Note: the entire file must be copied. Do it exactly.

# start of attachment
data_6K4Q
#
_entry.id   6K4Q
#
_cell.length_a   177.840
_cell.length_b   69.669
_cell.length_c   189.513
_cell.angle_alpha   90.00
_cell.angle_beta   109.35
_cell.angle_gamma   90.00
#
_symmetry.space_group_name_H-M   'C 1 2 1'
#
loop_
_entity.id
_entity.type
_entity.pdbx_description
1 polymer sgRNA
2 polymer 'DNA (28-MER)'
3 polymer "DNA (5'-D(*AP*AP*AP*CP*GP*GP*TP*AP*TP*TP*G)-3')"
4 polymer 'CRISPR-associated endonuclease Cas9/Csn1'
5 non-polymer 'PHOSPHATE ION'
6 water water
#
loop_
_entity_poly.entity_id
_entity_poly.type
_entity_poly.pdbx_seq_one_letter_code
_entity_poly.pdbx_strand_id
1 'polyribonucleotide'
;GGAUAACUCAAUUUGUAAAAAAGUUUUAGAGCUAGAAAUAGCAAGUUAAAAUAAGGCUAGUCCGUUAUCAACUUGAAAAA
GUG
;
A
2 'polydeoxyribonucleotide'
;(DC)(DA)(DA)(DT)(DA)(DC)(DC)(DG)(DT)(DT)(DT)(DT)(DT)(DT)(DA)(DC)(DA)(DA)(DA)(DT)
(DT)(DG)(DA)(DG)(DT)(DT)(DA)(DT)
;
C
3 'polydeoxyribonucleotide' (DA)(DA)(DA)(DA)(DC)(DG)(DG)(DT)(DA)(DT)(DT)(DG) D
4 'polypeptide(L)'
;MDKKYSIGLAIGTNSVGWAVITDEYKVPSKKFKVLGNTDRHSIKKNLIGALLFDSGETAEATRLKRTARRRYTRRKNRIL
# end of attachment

data_6K4Q
#
_entry.id   6K4Q
#
_cell.length_a   177.840
_cell.length_b   69.669
_cell.length_c   189.513
_cell.angle_alpha   90.00
_cell.angle_beta   109.35
_cell.angle_gamma   90.00
#
_symmetry.space_group_name_H-M   'C 1 2 1'
#
loop_
_entity.id
_entity.type
_entity.pdbx_description
1 polymer sgRNA
2 polymer 'DNA (28-MER)'
3 polymer "DNA (5'-D(*AP*AP*AP*CP*GP*GP*TP*AP*TP*TP*G)-3')"
4 polymer 'CRISPR-associated endonuclease Cas9/Csn1'
5 non-polymer 'PHOSPHATE ION'
6 water water
#
loop_
_entity_poly.entity_id
_entity_poly.type
_entity_poly.pdbx_seq_one_letter_code
_entity_poly.pdbx_strand_id
1 'polyribonucleotide'
;GGAUAACUCAAUUUGUAAAAAAGUUUUAGAGCUAGAAAUAGCAAGUUAAAAUAAGGCUAGUCCGUUAUCAACUUGAAAAA
GUG
;
A
2 'polydeoxyribonucleotide'
;(DC)(DA)(DA)(DT)(DA)(DC)(DC)(DG)(DT)(DT)(DT)(DT)(DT)(DT)(DA)(DC)(DA)(DA)(DA)(DT)
(DT)(DG)(DA)(DG)(DT)(DT)(DA)(DT)
;
C
3 'polydeoxyribonucleotide' (DA)(DA)(DA)(DA)(DC)(DG)(DG)(DT)(DA)(DT)(DT)(DG) D
4 'polypeptide(L)'
;MDKKYSIGLAIGTNSVGWAVITDEYKVPSKKFKVLGNTDRHSIKKNLIGALLFDSGETAEATRLKRTARRRYTRRKNRIL